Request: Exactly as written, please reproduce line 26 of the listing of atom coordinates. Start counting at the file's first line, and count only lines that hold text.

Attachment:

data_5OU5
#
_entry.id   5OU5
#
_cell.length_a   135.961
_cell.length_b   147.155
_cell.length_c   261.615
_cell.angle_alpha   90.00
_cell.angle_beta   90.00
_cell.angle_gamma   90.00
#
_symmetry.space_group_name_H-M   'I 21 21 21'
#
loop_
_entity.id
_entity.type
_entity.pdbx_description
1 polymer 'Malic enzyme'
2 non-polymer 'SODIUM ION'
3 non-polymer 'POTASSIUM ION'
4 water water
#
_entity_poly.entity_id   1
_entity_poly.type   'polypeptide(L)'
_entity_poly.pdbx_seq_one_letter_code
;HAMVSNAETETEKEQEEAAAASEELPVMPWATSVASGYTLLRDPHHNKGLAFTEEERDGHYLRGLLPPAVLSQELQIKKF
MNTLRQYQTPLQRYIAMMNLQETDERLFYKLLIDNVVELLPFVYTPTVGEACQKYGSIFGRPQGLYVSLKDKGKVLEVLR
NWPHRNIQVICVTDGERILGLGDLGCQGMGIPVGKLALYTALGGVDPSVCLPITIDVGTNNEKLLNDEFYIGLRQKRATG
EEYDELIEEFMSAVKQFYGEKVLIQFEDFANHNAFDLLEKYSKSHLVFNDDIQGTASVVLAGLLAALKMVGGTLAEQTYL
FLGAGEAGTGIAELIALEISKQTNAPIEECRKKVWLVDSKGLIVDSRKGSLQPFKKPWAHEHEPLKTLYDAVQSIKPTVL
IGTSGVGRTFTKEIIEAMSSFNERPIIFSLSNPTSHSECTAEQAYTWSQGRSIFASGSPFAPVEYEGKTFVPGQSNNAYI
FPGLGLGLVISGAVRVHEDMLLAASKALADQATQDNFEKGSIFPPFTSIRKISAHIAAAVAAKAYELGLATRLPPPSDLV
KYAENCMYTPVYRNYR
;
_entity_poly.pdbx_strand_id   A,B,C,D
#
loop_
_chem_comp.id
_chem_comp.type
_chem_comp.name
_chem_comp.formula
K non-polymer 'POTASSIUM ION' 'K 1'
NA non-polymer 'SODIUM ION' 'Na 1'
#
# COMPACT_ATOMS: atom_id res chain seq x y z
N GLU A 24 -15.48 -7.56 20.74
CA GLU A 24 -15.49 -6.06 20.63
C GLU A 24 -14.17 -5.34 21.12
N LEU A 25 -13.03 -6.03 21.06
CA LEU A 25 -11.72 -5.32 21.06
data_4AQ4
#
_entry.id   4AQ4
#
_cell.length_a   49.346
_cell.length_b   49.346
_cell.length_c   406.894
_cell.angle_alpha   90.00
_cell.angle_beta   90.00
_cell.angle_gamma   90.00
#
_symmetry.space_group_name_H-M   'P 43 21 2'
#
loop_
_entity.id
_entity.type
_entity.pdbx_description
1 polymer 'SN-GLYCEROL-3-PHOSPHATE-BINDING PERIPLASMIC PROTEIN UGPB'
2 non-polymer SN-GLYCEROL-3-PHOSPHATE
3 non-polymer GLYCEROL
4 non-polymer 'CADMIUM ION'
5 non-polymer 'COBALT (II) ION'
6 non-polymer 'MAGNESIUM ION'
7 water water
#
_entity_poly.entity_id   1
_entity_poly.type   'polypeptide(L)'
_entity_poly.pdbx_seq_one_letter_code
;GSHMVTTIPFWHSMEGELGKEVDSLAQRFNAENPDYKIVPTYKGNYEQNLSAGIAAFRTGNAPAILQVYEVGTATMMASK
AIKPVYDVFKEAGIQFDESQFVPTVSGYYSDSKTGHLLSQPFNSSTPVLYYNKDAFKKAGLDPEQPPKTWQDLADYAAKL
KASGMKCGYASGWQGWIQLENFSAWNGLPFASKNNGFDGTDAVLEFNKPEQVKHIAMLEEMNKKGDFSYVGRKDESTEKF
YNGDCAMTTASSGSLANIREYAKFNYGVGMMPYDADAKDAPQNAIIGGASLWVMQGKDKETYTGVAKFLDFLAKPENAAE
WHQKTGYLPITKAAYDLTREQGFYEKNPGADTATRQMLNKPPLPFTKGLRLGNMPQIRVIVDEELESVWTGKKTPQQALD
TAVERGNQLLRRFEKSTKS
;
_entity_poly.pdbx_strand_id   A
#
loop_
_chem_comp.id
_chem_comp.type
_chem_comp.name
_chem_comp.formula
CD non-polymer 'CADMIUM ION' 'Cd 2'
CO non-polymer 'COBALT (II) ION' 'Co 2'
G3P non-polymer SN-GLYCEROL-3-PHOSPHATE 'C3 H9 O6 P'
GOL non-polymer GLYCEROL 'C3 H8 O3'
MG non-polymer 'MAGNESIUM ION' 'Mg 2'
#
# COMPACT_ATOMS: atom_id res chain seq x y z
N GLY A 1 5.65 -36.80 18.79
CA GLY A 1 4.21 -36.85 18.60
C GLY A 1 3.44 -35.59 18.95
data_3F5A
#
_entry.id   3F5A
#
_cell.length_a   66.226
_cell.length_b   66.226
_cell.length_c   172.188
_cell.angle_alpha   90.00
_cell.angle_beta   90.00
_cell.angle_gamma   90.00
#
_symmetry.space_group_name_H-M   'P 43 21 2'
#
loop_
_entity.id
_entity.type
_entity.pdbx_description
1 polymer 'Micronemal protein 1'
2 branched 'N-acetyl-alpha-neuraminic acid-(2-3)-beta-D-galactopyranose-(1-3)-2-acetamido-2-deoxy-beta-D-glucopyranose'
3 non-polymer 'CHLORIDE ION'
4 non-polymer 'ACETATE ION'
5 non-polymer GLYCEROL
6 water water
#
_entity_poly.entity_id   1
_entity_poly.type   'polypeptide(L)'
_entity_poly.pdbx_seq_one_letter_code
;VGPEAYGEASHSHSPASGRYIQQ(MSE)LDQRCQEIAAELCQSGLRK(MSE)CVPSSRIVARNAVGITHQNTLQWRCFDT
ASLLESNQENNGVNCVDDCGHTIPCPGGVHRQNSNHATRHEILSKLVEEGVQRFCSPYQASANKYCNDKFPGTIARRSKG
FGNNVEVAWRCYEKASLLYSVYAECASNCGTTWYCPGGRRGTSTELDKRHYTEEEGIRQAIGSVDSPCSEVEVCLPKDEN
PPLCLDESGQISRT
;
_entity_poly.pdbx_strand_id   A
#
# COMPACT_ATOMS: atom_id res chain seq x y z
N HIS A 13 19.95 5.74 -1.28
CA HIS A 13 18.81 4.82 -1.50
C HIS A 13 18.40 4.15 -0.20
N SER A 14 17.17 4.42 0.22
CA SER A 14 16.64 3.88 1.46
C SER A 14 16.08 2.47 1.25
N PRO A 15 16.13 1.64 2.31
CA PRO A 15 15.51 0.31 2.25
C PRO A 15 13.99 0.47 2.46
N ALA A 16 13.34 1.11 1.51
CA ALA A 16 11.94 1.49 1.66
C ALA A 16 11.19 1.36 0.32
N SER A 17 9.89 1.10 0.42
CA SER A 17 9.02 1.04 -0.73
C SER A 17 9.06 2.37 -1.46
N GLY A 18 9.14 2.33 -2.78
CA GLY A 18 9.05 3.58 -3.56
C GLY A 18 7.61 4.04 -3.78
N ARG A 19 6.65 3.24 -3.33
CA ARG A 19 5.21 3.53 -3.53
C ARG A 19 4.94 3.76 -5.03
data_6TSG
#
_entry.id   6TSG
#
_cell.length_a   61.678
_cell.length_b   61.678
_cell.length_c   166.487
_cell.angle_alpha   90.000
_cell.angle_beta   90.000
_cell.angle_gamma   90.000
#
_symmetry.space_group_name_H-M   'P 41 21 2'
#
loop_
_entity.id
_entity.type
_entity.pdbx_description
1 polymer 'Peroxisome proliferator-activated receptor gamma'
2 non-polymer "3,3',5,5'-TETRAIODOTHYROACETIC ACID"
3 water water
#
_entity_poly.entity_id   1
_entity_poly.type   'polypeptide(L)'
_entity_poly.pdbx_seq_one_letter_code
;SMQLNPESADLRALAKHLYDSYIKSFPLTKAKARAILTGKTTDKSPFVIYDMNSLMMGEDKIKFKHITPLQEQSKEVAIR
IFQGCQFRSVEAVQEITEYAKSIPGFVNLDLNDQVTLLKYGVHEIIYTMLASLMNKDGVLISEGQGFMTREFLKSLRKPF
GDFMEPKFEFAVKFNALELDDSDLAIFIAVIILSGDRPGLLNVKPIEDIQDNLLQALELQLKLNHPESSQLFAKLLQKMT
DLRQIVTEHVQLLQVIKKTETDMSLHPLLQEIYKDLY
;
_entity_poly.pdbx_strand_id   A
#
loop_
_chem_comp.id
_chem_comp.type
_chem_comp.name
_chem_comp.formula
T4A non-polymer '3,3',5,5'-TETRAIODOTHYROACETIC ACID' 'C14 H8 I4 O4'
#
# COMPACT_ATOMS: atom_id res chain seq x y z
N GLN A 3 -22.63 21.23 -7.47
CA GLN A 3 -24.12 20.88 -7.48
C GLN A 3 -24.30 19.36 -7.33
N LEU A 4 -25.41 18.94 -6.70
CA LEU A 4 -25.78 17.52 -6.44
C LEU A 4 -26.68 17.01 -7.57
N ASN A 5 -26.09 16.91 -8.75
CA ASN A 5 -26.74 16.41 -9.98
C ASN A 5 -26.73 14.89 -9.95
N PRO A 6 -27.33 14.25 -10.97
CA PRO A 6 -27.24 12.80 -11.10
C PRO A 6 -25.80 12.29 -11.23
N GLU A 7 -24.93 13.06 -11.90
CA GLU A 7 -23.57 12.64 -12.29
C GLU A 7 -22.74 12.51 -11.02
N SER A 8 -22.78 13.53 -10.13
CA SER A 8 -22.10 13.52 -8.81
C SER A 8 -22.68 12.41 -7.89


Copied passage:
;HAMVSNAETETEKEQEEAAAASEELPVMPWATSVASGYTLLRDPHHNKGLAFTEEERDGHYLRGLLPPAVLSQELQIKKF